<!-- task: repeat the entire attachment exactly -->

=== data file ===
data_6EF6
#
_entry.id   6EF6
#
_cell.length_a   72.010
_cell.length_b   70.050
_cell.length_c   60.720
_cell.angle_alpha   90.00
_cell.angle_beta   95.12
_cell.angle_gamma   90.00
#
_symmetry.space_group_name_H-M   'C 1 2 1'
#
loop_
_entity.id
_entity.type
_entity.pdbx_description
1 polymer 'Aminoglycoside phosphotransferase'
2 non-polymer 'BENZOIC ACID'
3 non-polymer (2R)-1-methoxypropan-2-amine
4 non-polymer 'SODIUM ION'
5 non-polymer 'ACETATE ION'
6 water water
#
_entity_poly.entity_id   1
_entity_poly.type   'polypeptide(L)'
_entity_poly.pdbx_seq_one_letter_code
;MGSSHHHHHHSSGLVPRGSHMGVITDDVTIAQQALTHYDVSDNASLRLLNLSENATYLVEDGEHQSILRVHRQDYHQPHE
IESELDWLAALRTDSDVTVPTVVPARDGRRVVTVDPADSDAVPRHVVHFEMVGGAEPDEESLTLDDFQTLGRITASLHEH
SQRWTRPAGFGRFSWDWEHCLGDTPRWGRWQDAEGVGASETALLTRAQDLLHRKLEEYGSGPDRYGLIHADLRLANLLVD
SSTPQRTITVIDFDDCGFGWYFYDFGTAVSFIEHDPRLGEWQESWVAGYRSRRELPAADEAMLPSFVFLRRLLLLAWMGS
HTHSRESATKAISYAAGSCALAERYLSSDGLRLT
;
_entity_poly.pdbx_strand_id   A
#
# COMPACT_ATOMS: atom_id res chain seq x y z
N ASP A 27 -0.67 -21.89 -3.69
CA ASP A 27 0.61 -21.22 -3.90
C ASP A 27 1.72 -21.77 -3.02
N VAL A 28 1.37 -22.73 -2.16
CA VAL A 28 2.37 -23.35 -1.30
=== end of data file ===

data_6EF6
#
_entry.id   6EF6
#
_cell.length_a   72.010
_cell.length_b   70.050
_cell.length_c   60.720
_cell.angle_alpha   90.00
_cell.angle_beta   95.12
_cell.angle_gamma   90.00
#
_symmetry.space_group_name_H-M   'C 1 2 1'
#
loop_
_entity.id
_entity.type
_entity.pdbx_description
1 polymer 'Aminoglycoside phosphotransferase'
2 non-polymer 'BENZOIC ACID'
3 non-polymer (2R)-1-methoxypropan-2-amine
4 non-polymer 'SODIUM ION'
5 non-polymer 'ACETATE ION'
6 water water
#
_entity_poly.entity_id   1
_entity_poly.type   'polypeptide(L)'
_entity_poly.pdbx_seq_one_letter_code
;MGSSHHHHHHSSGLVPRGSHMGVITDDVTIAQQALTHYDVSDNASLRLLNLSENATYLVEDGEHQSILRVHRQDYHQPHE
IESELDWLAALRTDSDVTVPTVVPARDGRRVVTVDPADSDAVPRHVVHFEMVGGAEPDEESLTLDDFQTLGRITASLHEH
SQRWTRPAGFGRFSWDWEHCLGDTPRWGRWQDAEGVGASETALLTRAQDLLHRKLEEYGSGPDRYGLIHADLRLANLLVD
SSTPQRTITVIDFDDCGFGWYFYDFGTAVSFIEHDPRLGEWQESWVAGYRSRRELPAADEAMLPSFVFLRRLLLLAWMGS
HTHSRESATKAISYAAGSCALAERYLSSDGLRLT
;
_entity_poly.pdbx_strand_id   A
#
# COMPACT_ATOMS: atom_id res chain seq x y z
N ASP A 27 -0.67 -21.89 -3.69
CA ASP A 27 0.61 -21.22 -3.90
C ASP A 27 1.72 -21.77 -3.02
N VAL A 28 1.37 -22.73 -2.16
CA VAL A 28 2.37 -23.35 -1.30